It appears, according to reports, that Microsoft has been quietly working on a built-in, non-custodial cryptocurrency wallet for its Edge browser.

Believers in the mass adoption of crypto just got another big boost, then.

As first reported by tech news site BleepingComputer, a software researcher who goes by the Twitter handle “Albacore”, has shared screenshots that indicate tech titan Microsoft has been experimenting with an Ethereum-built crypto wallet that could allow users of its Edge browser to send and receive crypto and NFTs.

And, crucially, it looks like it would be non-custodial, too, meaning that users would have complete control of their digital assets and private crypto keys.

Not that Albacore seems like much of a crypto fan, mind. He or she writes: “Newest in the gauntlet of questionable upcoming Microsoft Edge features, a crypto wallet… Not really sure how to feel about this kind of thing being baked into the default browser.”


A highly confidential project. Or at least it was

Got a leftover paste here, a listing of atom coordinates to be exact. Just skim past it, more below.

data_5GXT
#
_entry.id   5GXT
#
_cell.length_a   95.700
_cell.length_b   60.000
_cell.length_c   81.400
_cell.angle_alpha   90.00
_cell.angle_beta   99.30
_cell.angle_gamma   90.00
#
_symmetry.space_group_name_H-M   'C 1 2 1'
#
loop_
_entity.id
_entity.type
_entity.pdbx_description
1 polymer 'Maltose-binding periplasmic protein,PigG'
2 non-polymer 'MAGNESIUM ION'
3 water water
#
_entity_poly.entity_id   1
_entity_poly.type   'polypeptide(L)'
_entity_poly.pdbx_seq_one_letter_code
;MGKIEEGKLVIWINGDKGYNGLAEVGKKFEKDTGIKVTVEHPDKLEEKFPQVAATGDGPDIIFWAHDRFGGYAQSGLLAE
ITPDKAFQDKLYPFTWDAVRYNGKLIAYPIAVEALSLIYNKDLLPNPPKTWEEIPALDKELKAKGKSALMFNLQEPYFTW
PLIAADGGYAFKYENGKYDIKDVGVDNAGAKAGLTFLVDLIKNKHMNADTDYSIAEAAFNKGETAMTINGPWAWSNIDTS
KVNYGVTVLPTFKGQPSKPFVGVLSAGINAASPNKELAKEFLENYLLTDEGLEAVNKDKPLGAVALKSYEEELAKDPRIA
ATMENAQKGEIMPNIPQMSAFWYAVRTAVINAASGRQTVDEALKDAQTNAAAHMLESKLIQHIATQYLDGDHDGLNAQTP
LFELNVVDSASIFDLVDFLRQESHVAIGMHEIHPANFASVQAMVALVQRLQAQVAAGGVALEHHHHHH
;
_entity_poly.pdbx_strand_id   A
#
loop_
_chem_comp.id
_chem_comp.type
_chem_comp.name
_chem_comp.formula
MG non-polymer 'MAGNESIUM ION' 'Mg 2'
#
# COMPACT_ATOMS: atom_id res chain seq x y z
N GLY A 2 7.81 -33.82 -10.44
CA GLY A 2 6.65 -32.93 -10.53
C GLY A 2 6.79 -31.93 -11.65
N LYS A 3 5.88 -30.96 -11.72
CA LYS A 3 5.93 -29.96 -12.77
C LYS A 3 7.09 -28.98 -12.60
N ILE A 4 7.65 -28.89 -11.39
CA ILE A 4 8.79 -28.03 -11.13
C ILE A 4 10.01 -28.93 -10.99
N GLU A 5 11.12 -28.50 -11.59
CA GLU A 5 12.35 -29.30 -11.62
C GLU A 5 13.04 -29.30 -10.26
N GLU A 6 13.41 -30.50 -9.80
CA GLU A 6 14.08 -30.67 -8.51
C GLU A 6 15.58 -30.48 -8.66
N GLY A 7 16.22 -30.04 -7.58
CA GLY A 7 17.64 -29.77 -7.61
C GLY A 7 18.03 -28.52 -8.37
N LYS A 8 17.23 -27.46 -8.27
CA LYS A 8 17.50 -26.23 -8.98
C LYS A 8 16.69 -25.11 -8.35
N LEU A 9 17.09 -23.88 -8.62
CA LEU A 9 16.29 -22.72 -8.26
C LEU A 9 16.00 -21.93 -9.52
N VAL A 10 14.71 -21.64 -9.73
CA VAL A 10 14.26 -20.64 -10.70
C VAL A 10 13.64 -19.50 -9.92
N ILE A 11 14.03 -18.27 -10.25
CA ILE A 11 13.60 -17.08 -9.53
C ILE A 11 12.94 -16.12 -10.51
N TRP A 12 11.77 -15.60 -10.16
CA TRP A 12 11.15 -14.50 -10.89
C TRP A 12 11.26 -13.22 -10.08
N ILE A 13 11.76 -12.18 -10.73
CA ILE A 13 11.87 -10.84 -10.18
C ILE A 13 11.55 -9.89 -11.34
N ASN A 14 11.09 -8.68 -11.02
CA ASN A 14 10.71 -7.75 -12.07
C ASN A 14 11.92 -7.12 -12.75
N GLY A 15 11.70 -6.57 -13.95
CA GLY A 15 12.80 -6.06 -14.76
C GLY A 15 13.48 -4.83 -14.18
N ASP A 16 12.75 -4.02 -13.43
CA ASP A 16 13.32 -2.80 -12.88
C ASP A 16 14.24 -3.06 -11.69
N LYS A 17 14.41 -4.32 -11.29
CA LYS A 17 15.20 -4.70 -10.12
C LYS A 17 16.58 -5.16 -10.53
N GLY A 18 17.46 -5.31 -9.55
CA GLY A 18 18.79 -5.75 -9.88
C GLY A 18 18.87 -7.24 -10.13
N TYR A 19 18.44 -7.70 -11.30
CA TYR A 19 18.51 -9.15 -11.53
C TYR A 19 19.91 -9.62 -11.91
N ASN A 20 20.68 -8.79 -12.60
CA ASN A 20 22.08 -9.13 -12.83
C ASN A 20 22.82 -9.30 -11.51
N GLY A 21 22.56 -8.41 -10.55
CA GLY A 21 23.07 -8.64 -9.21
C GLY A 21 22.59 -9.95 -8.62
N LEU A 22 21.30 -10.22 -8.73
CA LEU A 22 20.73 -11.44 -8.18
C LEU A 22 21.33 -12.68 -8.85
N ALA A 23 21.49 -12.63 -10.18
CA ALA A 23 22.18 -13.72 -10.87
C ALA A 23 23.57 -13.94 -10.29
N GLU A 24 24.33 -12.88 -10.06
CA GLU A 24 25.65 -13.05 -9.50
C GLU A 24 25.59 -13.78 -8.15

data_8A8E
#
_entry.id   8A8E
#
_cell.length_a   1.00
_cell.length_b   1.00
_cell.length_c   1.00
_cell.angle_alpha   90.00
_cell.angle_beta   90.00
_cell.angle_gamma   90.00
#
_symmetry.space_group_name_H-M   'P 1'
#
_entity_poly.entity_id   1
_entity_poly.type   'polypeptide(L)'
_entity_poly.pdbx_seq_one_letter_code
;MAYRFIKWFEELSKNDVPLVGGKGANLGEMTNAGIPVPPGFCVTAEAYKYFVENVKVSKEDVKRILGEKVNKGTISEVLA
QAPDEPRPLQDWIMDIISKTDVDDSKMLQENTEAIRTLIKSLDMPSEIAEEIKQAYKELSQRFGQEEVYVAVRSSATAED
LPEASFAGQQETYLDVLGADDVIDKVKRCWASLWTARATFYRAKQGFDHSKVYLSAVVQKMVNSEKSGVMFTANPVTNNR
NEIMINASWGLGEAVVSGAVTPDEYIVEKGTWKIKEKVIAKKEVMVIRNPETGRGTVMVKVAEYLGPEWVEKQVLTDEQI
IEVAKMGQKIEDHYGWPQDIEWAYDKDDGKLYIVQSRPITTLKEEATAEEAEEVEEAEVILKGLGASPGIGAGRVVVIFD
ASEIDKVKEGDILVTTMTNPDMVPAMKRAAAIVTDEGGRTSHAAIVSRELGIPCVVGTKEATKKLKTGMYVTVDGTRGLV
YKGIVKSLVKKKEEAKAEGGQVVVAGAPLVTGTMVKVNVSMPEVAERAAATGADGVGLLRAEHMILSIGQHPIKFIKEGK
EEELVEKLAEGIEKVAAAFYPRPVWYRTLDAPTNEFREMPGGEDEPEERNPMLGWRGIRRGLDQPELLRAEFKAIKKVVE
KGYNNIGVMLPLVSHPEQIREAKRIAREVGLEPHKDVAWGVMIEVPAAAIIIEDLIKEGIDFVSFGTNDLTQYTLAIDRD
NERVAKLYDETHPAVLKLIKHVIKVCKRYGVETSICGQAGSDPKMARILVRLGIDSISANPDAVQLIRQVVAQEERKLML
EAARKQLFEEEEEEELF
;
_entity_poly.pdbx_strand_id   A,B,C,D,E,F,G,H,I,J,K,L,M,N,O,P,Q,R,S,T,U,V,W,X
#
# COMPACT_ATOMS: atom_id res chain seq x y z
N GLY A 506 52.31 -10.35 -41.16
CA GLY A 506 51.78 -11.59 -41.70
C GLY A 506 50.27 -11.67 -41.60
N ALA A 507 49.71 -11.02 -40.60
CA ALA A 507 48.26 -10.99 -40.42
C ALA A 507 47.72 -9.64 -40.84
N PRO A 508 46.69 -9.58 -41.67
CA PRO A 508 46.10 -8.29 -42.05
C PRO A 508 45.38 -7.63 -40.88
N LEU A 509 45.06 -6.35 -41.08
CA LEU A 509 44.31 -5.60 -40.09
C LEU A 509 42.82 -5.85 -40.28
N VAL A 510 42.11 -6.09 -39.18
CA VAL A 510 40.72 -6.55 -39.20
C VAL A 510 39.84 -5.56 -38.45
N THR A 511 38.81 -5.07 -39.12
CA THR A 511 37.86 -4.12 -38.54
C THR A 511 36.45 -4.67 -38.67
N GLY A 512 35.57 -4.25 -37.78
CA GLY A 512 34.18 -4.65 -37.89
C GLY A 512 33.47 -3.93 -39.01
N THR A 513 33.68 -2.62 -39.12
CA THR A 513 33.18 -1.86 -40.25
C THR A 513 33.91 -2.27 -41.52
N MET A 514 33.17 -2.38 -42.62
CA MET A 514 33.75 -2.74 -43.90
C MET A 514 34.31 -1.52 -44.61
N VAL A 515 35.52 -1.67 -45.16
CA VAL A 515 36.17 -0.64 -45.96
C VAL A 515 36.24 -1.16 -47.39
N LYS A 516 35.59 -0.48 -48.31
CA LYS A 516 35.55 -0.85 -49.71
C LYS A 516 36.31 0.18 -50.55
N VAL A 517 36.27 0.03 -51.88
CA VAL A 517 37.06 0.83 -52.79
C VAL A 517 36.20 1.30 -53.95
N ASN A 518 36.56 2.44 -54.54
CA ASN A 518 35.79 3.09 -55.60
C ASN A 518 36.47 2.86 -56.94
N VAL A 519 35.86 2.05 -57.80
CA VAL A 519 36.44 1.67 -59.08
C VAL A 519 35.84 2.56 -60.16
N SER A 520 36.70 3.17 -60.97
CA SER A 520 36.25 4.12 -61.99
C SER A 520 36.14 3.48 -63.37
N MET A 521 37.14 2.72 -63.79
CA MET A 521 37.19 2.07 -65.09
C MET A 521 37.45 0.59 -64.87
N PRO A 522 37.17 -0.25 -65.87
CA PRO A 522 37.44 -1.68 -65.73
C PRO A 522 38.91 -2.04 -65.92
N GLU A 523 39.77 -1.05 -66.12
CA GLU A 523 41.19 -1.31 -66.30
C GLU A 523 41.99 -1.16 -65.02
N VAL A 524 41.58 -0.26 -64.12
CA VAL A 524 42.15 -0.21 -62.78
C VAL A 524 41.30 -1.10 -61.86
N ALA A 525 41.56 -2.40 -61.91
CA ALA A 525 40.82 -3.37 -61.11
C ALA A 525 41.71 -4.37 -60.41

The Microsoft crypto wallet onboarding page shared by the developer/researcher suggests that the wallet will be embedded in Edge and won’t require any separate installation of an extension.

The screenshots also show a user interface for the wallet, as well as a decentralised application explorer, crypto news feed, the ability to buy crypto via the US exchange Coinbase and MoonPay, plus support for browsing major NFT marketplaces.

“Browse different marketplaces to find your first NFT, as you build your collection of NFTs, we’ll organize them here,” reads one of the screen-captured pages.

According to BleepingComputer, the Microsoft Edge crypto wallet is in testing phase:

“As a tester, you will use your own funds,” wrote Microsoft in its test onboarding notes. “In the event of loss of funds, Microsoft will not reimburse any loss. This is a confidential project and no details should be shared externally.”

The media outlet tested the wallet itself and notes that a Microsoft spokesman told it the following in response to a direct query:

“At Microsoft, we regularly test new features to explore new experiences for our customers. We look forward to learning and collecting feedback from customers but have nothing further to share at this time.”